Select the analysis options for 1-Sample Sign (Options tab)

On the Options tab of the 1-Sample Sign dialog box, select the alternative hypothesis or specify the confidence level for the confidence interval.

Alternative hypothesis

From Alternative hypothesis, select the hypothesis that you want to test.
Median < hypothesized value

Use this one-sided test to determine whether the population median is less than the test median, and to get an upper bound. This one-sided test has greater power, but it cannot determine when the population median is greater.

For example, a researcher uses this one-sided test to determine whether the median time that an antacid takes to relieve symptoms is less than 12 minutes. This one-sided test has greater power to determine whether the median is less than 12, but it cannot determine whether the median is greater than 12.

Median ≠ hypothesized value

Use this two-sided test to determine whether the population median differs from the test median, and to get a two-sided confidence interval. A two-sided test can detect differences that are less than or greater than the hypothesized value, but it has less power than a one-sided test.

For example, an inspector tests whether the median chromium content in stainless steel differs from the specification of 0.18. Because any difference from the specification is important, the inspector uses this two-sided test to determine whether the median is greater than or less than the specification.

Median > hypothesized value

Use this one-sided test to determine whether the population median is greater than the test median, and to get a lower bound. This one-sided test has greater power, but it cannot detect when the population median is less than the test median.

For example, a hospital administrator uses this one-sided test to determine whether the median patient satisfaction rating is greater than 90. This one-sided test has greater power to determine whether the median is greater than 90, but it cannot determine whether the median is less than 90.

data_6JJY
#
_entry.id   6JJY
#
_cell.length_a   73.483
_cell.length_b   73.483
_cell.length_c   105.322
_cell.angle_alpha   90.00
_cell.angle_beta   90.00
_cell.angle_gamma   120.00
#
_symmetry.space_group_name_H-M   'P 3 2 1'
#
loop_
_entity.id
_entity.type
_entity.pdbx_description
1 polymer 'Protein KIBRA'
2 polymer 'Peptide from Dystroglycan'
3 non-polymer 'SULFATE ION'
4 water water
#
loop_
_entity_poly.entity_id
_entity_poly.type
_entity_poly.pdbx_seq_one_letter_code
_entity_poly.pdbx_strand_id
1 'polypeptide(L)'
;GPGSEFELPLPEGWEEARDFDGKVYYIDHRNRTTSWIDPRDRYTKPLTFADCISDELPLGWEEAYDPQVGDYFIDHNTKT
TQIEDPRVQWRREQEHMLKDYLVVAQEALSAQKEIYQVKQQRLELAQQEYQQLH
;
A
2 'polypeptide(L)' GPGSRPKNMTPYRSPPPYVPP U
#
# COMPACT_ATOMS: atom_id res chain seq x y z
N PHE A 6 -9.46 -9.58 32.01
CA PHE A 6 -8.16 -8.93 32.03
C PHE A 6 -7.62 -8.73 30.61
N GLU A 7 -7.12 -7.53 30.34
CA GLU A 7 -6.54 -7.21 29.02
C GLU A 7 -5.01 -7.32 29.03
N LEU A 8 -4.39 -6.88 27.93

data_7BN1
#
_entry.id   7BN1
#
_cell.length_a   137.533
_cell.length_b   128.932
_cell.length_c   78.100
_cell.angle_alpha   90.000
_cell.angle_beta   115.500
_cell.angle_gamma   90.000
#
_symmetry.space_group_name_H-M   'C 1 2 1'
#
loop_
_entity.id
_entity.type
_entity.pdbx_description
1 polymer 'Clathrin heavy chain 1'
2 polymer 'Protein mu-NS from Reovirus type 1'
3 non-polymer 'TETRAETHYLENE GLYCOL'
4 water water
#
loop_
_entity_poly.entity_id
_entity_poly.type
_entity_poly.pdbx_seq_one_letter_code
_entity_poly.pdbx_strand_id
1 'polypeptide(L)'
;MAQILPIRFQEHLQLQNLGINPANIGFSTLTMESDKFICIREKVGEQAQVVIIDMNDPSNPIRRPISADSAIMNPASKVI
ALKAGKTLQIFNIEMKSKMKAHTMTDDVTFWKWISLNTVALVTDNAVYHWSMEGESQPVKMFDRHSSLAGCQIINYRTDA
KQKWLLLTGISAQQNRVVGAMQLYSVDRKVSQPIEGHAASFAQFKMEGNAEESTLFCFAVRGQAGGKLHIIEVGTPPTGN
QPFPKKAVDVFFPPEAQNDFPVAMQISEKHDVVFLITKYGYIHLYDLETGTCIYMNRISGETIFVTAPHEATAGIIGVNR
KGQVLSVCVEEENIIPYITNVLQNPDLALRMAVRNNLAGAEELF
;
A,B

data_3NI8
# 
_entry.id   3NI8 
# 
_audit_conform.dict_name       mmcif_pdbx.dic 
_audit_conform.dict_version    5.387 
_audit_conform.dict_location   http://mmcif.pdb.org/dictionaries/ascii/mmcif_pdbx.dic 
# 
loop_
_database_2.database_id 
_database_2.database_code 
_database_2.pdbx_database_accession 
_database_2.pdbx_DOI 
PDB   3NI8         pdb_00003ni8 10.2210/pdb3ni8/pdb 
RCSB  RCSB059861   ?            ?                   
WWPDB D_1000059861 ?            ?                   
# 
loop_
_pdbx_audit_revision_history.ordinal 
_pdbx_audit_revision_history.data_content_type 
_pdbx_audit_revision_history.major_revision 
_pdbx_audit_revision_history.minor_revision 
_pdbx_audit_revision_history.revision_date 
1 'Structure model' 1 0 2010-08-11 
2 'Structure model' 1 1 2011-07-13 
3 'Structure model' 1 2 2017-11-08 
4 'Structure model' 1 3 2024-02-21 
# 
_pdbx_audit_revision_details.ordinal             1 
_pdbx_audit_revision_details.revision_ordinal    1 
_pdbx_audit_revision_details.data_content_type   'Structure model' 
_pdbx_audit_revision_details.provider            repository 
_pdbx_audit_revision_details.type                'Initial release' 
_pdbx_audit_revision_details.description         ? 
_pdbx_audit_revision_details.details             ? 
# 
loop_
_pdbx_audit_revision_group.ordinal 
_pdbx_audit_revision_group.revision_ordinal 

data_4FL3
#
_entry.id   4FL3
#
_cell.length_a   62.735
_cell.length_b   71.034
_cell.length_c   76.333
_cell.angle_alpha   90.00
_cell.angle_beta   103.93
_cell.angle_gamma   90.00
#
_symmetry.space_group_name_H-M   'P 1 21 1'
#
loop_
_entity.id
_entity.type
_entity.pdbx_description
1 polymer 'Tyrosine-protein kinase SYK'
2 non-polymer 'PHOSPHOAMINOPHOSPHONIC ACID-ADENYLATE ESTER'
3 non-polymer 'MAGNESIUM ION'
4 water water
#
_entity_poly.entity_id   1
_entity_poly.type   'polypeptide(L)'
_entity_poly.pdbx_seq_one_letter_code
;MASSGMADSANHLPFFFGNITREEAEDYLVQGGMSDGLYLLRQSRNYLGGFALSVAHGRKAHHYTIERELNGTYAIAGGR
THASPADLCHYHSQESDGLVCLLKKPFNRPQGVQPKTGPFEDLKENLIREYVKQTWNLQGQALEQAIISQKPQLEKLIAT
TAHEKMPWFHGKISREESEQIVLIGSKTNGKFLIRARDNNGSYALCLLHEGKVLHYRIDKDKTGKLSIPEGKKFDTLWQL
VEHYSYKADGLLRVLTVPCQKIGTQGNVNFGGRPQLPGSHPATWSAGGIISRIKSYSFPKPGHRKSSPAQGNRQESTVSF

For more information on selecting a one-sided or two-sided alternative hypothesis, go to About the null and alternative hypotheses.

Confidence level

From Confidence level, select the level of confidence for the confidence interval.

Usually, a confidence level of 95% works well. A 95% confidence level indicates that, if you take 100 random samples from the population, the confidence intervals for approximately 95 of the samples will contain the population parameter.

For a given set of data, a lower confidence level produces a narrower confidence interval, and a higher confidence level produces a wider confidence interval. The width of the interval also tends to decrease with larger sample sizes. Therefore, you may want to use a confidence level other than 95%, depending on your sample size, as follows:
  • If your sample size is small, a 95% confidence interval may be too wide to be useful. Using a lower confidence level, such as 90%, produces a narrower interval. However, the likelihood that the interval contains the population median decreases.
  • If your sample size is large, consider using a higher confidence level, such as 99%. With a large sample, a 99% confidence level may still produce a reasonably narrow interval, while also increasing the likelihood that the interval contains the population median.
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